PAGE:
Today, March 12th, 2018, Steve Early wrote about Gayle in LA Progressives. Discussing her background, the growth of the Richmond Progressive Alliance and the transformation of Richmond. Here are a few highlights from Early’s “A Working Class Mayor Is Something To Be”:

“Blue-collar Richmond was once notorious, in the Bay Area, for its street crime, gun violence, poverty, and pollution. During McLaughlin’s two terms as mayor, the city acquired a far different reputation—for battling Big Oil, Big Soda, Big Banks, and the landlord lobby. Today, this majority minority community of 110,000 is cleaner, greener, safer, and more equitable because it hired a top-notch city manager and police chief, boosted the minimum wage, adopted rent control, curbed police misconduct, defended immigrants, and sought increased tax revenue and environmental justice from its largest employer, a Chevron refinery.”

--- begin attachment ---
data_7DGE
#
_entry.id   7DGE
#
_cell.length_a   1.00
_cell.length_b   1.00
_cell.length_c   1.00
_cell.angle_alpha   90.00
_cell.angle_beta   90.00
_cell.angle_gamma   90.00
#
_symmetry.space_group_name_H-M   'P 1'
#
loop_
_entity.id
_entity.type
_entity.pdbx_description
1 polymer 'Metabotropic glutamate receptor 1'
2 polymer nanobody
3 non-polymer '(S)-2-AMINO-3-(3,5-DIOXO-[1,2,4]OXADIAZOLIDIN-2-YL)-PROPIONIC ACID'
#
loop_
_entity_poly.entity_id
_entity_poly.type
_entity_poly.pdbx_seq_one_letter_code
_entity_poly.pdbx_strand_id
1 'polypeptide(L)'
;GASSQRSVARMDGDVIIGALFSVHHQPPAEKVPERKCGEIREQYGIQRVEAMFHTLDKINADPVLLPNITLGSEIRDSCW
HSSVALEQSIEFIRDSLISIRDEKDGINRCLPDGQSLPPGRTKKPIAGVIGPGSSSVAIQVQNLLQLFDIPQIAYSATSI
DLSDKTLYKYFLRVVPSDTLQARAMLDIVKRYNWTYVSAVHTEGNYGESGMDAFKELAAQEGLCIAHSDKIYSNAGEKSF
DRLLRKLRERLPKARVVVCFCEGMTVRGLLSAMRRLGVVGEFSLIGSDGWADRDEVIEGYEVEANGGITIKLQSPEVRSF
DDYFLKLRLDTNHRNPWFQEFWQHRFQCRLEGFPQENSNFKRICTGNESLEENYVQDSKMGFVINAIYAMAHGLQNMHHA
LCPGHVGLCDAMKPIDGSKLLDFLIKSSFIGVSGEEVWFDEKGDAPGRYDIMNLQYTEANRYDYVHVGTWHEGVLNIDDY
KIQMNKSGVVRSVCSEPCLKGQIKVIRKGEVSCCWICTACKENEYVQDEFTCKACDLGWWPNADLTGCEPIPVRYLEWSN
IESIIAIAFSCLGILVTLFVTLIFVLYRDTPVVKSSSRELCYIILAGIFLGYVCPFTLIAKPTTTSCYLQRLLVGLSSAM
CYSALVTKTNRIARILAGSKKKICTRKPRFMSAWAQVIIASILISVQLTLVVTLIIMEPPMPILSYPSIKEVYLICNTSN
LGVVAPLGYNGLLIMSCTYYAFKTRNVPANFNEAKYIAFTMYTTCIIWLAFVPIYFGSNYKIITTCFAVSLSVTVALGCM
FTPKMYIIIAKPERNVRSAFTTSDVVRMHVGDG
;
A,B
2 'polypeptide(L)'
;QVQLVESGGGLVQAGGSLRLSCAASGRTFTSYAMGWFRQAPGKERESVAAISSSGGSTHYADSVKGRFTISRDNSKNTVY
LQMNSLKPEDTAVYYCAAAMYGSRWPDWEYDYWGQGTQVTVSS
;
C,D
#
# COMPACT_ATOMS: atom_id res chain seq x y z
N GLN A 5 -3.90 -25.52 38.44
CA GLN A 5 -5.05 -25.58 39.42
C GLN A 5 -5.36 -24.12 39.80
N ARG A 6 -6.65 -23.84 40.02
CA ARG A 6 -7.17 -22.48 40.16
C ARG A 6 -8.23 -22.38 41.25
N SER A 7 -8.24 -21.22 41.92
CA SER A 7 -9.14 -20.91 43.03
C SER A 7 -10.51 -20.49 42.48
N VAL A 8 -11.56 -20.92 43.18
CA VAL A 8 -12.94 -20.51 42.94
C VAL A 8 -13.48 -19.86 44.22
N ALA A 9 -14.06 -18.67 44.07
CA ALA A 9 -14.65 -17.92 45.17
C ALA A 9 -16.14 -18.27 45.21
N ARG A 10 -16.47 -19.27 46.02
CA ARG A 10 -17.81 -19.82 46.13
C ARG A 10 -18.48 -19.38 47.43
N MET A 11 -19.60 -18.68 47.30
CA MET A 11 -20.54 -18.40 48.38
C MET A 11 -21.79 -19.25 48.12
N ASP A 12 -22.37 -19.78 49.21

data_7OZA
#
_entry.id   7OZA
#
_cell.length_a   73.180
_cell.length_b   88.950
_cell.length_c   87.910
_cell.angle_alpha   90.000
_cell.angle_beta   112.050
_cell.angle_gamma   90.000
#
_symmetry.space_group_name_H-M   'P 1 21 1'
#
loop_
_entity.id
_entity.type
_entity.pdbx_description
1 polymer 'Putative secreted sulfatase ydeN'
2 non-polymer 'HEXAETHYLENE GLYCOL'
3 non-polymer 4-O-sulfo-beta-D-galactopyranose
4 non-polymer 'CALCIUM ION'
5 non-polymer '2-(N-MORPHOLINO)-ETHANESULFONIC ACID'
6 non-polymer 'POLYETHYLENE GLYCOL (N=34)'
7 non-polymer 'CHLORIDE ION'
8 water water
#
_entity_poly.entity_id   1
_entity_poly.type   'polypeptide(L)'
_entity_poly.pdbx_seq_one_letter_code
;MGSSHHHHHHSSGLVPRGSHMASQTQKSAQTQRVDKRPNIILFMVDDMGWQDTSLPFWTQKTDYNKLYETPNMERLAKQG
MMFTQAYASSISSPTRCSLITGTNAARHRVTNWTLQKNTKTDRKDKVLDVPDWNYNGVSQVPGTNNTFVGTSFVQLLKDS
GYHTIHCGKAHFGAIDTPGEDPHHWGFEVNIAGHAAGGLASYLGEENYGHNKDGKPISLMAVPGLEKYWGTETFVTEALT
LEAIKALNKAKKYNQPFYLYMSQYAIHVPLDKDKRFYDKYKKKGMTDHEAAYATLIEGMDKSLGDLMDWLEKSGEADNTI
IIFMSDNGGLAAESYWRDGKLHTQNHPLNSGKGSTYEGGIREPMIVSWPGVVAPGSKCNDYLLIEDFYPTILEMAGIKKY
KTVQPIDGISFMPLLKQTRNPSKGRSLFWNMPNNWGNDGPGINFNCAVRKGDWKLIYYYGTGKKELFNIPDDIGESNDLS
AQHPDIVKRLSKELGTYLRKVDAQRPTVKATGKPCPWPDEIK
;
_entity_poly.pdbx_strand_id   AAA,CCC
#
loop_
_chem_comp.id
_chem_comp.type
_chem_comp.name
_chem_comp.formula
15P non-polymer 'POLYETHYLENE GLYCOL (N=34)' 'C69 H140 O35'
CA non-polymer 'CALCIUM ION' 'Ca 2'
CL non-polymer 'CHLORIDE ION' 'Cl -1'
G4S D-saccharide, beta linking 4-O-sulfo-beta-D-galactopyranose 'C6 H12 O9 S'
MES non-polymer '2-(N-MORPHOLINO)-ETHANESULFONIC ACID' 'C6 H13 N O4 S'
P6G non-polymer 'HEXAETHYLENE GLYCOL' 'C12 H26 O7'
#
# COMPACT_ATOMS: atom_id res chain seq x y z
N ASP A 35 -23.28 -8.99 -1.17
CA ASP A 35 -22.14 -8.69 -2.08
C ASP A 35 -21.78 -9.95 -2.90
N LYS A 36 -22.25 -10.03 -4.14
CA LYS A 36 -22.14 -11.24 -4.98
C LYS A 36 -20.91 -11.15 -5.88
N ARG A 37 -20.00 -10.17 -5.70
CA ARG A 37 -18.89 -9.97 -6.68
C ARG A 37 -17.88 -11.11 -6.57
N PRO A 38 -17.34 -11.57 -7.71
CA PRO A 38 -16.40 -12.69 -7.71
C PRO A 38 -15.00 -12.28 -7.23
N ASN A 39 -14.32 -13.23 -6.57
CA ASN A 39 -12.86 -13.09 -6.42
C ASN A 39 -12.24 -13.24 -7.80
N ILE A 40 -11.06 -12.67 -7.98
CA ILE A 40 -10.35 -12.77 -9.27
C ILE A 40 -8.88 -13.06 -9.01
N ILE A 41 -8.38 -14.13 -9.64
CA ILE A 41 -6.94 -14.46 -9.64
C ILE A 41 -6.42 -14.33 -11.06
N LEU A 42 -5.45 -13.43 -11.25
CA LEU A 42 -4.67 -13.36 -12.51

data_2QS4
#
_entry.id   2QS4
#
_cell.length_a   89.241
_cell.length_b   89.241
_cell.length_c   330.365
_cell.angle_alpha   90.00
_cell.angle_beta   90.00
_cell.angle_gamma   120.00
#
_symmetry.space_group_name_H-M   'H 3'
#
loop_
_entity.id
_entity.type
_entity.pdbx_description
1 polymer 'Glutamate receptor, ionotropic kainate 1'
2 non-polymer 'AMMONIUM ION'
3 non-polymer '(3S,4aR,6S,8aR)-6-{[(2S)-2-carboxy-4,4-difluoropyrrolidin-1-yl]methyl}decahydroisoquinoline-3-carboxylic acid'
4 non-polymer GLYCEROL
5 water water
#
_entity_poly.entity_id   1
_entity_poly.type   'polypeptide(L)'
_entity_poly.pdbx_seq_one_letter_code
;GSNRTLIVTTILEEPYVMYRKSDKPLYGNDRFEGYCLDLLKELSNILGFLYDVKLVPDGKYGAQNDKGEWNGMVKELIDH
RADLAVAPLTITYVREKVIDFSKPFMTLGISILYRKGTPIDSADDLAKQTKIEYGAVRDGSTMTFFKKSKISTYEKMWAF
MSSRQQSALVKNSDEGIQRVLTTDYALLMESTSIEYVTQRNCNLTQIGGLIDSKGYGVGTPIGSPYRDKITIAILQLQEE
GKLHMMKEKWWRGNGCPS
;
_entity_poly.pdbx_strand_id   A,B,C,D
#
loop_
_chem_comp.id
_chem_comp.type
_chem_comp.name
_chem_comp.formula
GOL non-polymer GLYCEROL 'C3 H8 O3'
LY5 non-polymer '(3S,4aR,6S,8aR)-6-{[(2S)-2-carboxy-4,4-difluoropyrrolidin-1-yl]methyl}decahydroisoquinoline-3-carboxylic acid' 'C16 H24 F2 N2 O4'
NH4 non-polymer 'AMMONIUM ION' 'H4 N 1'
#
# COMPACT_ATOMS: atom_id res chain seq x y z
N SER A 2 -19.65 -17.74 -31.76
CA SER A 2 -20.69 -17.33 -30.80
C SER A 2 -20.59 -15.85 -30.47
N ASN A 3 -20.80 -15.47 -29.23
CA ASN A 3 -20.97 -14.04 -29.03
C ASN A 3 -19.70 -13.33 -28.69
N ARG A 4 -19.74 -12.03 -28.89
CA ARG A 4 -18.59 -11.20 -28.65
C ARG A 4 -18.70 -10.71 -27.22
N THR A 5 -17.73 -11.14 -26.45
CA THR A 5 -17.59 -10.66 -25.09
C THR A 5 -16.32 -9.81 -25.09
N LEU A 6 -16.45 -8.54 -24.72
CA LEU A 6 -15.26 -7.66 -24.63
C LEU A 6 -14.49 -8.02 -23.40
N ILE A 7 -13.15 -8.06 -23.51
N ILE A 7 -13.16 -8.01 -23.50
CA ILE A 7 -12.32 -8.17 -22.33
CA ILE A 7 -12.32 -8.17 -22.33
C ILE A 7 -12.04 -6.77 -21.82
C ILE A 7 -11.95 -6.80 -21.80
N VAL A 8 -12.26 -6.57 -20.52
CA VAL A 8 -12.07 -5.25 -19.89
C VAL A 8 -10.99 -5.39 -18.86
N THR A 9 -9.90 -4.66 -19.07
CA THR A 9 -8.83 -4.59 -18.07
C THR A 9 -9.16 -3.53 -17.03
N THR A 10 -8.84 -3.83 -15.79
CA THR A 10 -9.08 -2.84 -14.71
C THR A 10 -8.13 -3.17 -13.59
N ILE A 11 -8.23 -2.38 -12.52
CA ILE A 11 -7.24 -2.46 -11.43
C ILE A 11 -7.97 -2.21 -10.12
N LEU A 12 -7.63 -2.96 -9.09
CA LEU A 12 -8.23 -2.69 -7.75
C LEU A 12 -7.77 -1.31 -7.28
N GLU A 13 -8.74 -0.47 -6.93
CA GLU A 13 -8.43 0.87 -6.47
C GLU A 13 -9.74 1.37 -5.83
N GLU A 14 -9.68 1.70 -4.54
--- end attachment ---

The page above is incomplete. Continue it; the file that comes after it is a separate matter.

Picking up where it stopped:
“Once elected, too many would-be reformers don’t want to break with business as usual or build anything other than a personal fan base for future electoral campaigns. In contrast, McLaughlin never stopped being a movement-builder. The result is a durable, city-wide political formation, with its own elected leaders, a dues-paying membership, a year-round, multi-issue organizing program, and candidates who run as a slate, committed to a common progressive agenda. Whether they are Democrats, Greens, or independents, all RPA candidates run “corporate-free.” They refuse all business contributions, relying instead on Sanders-style small donors and local public matching funds.”

“Anyone else of modest means—a tenant, a worker, a union or community organizer—who hopes to succeed in electoral politics against the usual well-funded foes (i.e., lawyers, doctors, bankers, developers, and other multi-millionaires)–will be much inspired by McLaughlin’s compelling personal story.”

Read Steve Early’s full article in LA Progressives here